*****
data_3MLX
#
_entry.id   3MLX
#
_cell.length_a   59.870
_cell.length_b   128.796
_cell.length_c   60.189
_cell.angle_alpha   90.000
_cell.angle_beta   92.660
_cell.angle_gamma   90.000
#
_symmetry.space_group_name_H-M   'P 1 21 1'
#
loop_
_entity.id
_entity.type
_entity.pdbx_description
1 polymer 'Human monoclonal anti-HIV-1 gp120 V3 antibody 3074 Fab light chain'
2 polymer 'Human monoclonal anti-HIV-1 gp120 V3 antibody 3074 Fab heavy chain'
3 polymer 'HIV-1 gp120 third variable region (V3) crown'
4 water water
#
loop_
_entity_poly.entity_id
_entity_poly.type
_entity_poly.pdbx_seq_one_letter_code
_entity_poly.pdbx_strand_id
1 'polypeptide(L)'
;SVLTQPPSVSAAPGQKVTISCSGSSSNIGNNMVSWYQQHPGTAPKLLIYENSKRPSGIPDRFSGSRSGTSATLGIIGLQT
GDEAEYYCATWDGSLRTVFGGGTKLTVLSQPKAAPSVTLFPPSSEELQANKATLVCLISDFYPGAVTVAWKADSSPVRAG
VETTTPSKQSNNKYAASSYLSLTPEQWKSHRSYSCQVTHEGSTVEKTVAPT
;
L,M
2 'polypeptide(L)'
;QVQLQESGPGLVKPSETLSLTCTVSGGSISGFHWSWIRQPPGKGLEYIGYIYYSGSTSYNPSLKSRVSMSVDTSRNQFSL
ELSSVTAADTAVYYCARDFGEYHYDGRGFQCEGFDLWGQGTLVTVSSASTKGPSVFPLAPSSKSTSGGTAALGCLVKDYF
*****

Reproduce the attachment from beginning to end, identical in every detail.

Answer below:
data_3MLX
#
_entry.id   3MLX
#
_cell.length_a   59.870
_cell.length_b   128.796
_cell.length_c   60.189
_cell.angle_alpha   90.000
_cell.angle_beta   92.660
_cell.angle_gamma   90.000
#
_symmetry.space_group_name_H-M   'P 1 21 1'
#
loop_
_entity.id
_entity.type
_entity.pdbx_description
1 polymer 'Human monoclonal anti-HIV-1 gp120 V3 antibody 3074 Fab light chain'
2 polymer 'Human monoclonal anti-HIV-1 gp120 V3 antibody 3074 Fab heavy chain'
3 polymer 'HIV-1 gp120 third variable region (V3) crown'
4 water water
#
loop_
_entity_poly.entity_id
_entity_poly.type
_entity_poly.pdbx_seq_one_letter_code
_entity_poly.pdbx_strand_id
1 'polypeptide(L)'
;SVLTQPPSVSAAPGQKVTISCSGSSSNIGNNMVSWYQQHPGTAPKLLIYENSKRPSGIPDRFSGSRSGTSATLGIIGLQT
GDEAEYYCATWDGSLRTVFGGGTKLTVLSQPKAAPSVTLFPPSSEELQANKATLVCLISDFYPGAVTVAWKADSSPVRAG
VETTTPSKQSNNKYAASSYLSLTPEQWKSHRSYSCQVTHEGSTVEKTVAPT
;
L,M
2 'polypeptide(L)'
;QVQLQESGPGLVKPSETLSLTCTVSGGSISGFHWSWIRQPPGKGLEYIGYIYYSGSTSYNPSLKSRVSMSVDTSRNQFSL
ELSSVTAADTAVYYCARDFGEYHYDGRGFQCEGFDLWGQGTLVTVSSASTKGPSVFPLAPSSKSTSGGTAALGCLVKDYF